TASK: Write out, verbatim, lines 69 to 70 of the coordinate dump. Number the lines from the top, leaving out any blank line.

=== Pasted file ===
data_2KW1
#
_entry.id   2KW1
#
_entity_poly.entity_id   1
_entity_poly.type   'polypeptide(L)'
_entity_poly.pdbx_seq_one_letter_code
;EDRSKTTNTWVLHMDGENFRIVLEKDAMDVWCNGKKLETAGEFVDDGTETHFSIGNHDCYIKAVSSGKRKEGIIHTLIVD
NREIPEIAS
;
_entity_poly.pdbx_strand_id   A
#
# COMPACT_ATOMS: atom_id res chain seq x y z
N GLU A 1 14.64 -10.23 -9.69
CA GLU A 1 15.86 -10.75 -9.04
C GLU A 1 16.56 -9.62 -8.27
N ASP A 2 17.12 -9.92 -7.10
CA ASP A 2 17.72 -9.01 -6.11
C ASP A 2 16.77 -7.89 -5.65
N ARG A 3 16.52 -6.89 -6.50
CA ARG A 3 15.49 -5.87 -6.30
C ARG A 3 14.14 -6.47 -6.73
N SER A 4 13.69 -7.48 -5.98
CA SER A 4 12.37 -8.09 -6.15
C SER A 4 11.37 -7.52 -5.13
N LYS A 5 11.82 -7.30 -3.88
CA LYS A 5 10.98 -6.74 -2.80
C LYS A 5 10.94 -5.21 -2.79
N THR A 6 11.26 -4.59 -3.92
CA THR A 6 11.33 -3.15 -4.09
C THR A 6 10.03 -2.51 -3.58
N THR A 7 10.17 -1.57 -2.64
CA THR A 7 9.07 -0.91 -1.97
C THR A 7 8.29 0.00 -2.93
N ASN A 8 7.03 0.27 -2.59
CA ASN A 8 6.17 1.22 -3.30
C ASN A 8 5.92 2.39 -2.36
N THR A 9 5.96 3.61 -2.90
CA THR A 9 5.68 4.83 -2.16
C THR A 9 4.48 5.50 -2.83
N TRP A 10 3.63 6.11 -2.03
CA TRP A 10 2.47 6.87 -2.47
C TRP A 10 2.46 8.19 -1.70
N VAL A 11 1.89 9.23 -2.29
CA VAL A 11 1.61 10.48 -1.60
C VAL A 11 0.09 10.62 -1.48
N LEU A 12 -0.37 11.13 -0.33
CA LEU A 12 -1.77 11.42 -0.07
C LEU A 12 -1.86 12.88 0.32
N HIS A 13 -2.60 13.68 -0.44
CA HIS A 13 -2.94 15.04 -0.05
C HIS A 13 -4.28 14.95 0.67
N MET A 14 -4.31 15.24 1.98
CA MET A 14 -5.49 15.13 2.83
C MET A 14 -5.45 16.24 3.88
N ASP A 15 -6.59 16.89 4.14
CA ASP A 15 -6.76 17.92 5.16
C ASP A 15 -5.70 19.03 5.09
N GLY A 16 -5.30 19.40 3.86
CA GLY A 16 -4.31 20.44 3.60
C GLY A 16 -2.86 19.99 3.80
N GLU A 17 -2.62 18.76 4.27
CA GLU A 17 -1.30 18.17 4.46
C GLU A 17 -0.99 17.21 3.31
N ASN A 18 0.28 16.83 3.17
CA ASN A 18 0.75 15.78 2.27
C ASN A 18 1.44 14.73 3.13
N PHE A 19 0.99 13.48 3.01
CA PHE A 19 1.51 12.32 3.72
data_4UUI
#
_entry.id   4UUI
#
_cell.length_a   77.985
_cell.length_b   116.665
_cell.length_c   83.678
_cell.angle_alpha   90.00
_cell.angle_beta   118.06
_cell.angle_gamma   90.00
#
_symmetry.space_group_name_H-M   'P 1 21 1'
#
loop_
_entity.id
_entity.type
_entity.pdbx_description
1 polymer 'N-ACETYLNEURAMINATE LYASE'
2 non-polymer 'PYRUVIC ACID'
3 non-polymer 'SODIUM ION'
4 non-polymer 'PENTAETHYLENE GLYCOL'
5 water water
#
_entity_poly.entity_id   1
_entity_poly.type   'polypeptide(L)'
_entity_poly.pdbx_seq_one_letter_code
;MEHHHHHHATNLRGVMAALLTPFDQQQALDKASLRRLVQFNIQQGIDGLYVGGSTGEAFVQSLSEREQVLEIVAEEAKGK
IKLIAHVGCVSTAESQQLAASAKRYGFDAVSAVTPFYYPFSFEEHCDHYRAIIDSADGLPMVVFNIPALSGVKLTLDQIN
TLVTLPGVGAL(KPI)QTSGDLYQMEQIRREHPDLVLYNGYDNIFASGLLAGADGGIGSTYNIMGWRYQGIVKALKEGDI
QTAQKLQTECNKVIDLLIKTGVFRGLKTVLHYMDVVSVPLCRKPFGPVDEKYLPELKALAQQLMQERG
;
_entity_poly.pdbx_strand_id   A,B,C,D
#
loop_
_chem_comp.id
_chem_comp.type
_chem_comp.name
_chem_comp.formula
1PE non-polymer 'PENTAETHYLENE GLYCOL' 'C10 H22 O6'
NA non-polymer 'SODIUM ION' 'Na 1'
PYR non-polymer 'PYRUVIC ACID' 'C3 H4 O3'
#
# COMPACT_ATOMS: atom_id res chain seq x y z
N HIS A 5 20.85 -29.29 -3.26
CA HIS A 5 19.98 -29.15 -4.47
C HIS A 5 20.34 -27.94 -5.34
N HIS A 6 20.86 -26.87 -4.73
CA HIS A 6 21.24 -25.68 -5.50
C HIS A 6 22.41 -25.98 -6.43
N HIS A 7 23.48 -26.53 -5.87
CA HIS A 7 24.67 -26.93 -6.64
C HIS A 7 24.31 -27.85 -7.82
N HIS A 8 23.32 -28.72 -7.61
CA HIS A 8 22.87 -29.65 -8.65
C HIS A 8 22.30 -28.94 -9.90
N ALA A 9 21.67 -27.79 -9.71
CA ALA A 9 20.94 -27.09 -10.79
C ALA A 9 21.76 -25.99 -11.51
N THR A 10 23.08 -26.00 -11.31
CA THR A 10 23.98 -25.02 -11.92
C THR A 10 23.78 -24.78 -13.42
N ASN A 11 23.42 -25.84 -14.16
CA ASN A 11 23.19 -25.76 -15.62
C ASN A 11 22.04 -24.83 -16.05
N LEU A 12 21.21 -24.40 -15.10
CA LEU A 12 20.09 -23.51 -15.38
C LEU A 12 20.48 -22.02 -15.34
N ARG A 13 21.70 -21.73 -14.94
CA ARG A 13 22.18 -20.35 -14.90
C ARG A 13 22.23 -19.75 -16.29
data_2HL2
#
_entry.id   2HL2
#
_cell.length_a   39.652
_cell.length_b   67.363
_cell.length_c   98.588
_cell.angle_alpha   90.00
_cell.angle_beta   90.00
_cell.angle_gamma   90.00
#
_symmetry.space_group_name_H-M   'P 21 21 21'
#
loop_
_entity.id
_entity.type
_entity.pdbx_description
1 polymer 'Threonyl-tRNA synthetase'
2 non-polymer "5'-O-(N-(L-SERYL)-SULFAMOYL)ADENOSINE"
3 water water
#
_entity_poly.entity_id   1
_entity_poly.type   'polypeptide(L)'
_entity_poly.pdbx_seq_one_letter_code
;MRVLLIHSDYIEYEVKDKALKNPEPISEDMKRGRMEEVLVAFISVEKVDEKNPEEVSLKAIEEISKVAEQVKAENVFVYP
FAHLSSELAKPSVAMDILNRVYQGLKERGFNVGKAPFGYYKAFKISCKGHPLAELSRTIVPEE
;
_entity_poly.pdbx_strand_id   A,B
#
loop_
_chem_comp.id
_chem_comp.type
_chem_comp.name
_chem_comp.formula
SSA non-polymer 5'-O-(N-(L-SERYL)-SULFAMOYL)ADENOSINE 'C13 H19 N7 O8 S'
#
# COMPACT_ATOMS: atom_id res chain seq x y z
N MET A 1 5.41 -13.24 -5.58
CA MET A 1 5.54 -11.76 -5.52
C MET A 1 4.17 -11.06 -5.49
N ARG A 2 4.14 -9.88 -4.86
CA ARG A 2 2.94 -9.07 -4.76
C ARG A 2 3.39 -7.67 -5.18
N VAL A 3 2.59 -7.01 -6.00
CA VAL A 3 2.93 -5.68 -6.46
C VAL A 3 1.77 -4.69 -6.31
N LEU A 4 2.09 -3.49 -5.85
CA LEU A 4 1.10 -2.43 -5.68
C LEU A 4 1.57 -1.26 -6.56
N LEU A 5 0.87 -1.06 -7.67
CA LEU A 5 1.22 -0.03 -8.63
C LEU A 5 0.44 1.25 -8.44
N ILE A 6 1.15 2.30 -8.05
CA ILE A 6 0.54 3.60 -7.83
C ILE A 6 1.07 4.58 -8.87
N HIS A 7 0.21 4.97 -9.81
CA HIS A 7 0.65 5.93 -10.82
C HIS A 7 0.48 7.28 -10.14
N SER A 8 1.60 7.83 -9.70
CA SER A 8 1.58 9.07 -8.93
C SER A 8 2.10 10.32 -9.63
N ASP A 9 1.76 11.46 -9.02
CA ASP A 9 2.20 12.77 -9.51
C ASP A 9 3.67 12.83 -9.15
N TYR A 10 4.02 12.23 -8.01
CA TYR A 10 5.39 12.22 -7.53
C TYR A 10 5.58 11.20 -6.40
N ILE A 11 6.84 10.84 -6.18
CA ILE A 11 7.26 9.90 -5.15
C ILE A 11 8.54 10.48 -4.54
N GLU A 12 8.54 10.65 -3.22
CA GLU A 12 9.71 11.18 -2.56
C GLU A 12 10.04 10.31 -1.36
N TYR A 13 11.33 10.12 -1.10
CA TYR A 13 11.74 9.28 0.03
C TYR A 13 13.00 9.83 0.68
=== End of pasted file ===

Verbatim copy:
CA PHE A 19 1.51 12.32 3.72
data_4UUI